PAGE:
- Date published:
9:21 am, March 11th, 2018 - 44 comments
Categories: class, community democracy, Deep stuff, democratic participation, discrimination, election 2017, greens, jacinda ardern, journalism, labour, national, polls, same old national - Tags: bryce edwards
There was this fascinating recent panel discussion on Guardian Weekly where the panelists discussed where the political divide in the United Kingdom currently is. The panelists claimed that notions of class politics they though were breaking down. Brexit showed many working class areas, apart from Scotland, voting leave while more urban areas with younger populations such as London voted heavily to stay. And the surge in Corbynmania was clearly because of young people getting out and voting.
From the introduction:
For most of the 20th century, British politics was a battle of left v right. There was a clear divide between those who favoured more state intervention and those who preferred freer markets. The parties tended to split neatly on the issue: Labour on the left, Conservatives on the right.
But things are no longer that simple, at least according to research from a new thinktank, Global Future. To understand the seismic convulsions of Brexit and last year’s general election, it says, you need to look at politics through a different lens: open v closed. That is, those who are open to immigration, new technologies and new ways of doing things versus those who are worried by those things.
But the one factor that clearly distinguished the group likely to vote Labour and the group likely to vote conservative was age.
This graph from YouGov says it all.
The tipping point was about the age of 47. Below that and the younger voters were the more likely they were to vote progressive. The older they were the more likely they were to vote conservative.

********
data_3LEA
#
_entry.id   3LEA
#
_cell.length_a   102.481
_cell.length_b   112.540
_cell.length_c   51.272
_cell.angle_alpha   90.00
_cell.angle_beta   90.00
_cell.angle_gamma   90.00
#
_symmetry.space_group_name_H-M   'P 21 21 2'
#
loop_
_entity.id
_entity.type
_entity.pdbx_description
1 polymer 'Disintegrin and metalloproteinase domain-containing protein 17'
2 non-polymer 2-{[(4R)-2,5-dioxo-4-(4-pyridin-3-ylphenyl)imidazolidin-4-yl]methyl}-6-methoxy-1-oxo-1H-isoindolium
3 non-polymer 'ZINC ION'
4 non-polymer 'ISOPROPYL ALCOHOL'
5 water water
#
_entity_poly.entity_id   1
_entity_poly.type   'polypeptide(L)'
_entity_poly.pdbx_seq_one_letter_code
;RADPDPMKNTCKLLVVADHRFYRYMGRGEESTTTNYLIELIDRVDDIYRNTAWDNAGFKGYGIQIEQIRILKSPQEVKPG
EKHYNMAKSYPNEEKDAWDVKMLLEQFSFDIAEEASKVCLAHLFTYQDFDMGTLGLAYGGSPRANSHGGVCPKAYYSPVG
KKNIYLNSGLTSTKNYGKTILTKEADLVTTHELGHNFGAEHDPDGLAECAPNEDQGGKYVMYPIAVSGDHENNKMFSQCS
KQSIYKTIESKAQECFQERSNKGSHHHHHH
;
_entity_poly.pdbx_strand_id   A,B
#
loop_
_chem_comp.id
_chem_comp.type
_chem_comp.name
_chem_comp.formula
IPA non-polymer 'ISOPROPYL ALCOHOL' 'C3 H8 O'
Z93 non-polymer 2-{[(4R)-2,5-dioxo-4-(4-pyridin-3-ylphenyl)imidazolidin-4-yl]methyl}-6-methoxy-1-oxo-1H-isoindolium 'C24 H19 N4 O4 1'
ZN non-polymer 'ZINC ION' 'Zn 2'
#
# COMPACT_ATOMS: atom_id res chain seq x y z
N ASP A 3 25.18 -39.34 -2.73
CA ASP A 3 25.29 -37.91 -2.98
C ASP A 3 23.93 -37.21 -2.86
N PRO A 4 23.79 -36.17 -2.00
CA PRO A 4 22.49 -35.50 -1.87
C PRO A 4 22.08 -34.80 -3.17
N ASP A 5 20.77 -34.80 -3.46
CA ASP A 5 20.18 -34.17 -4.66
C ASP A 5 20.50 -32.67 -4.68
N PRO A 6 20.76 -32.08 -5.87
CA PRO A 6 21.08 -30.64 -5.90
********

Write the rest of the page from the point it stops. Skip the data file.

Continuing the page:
I am not sure if the discovery is so revolutionary. The change itself is somewhat evolutionary. It used to be that the demarcation lines for political support were based on class. But continued attacks on the trade union movement in all western democracies have seen their power ebb and notions of class diminish.
But it is not as if the support has then been coopted by the right. Rather support has been spread around many different movements, most of which are at least nominally progressive. Just think of the LGBT movement and the environmental movement. Think also about the surge in cultural pride and the acceptance even celebration of cultural diversity that occurs. These are ideas and concepts that are traditionally associated with the left. The right will embrace them as well, but only when it realises that political power depends on it.
What about in New Zealand. Are we also seeing evidence of a Youthquake?
The evidence is mixed. This is from an article from Newshub where the topic was discussed after the results for the 2017 election were published:
Fears of a ‘youthquake’ at this year’s election were unfounded, with young people no more likely to vote in 2017 than in 2014.
While turnout for 18 to 24-year-olds on the electoral roll jumped from 62.7 percent to 69.3 percent, there were actually fewer in that age group enrolled to vote in 2017 than in 2014.
“You have to remember the commission’s figures are a percentage of the enrolled voters,” Grant Duncan of Massey University’s School of People, Environment and Planning told The AM Show on Thursday.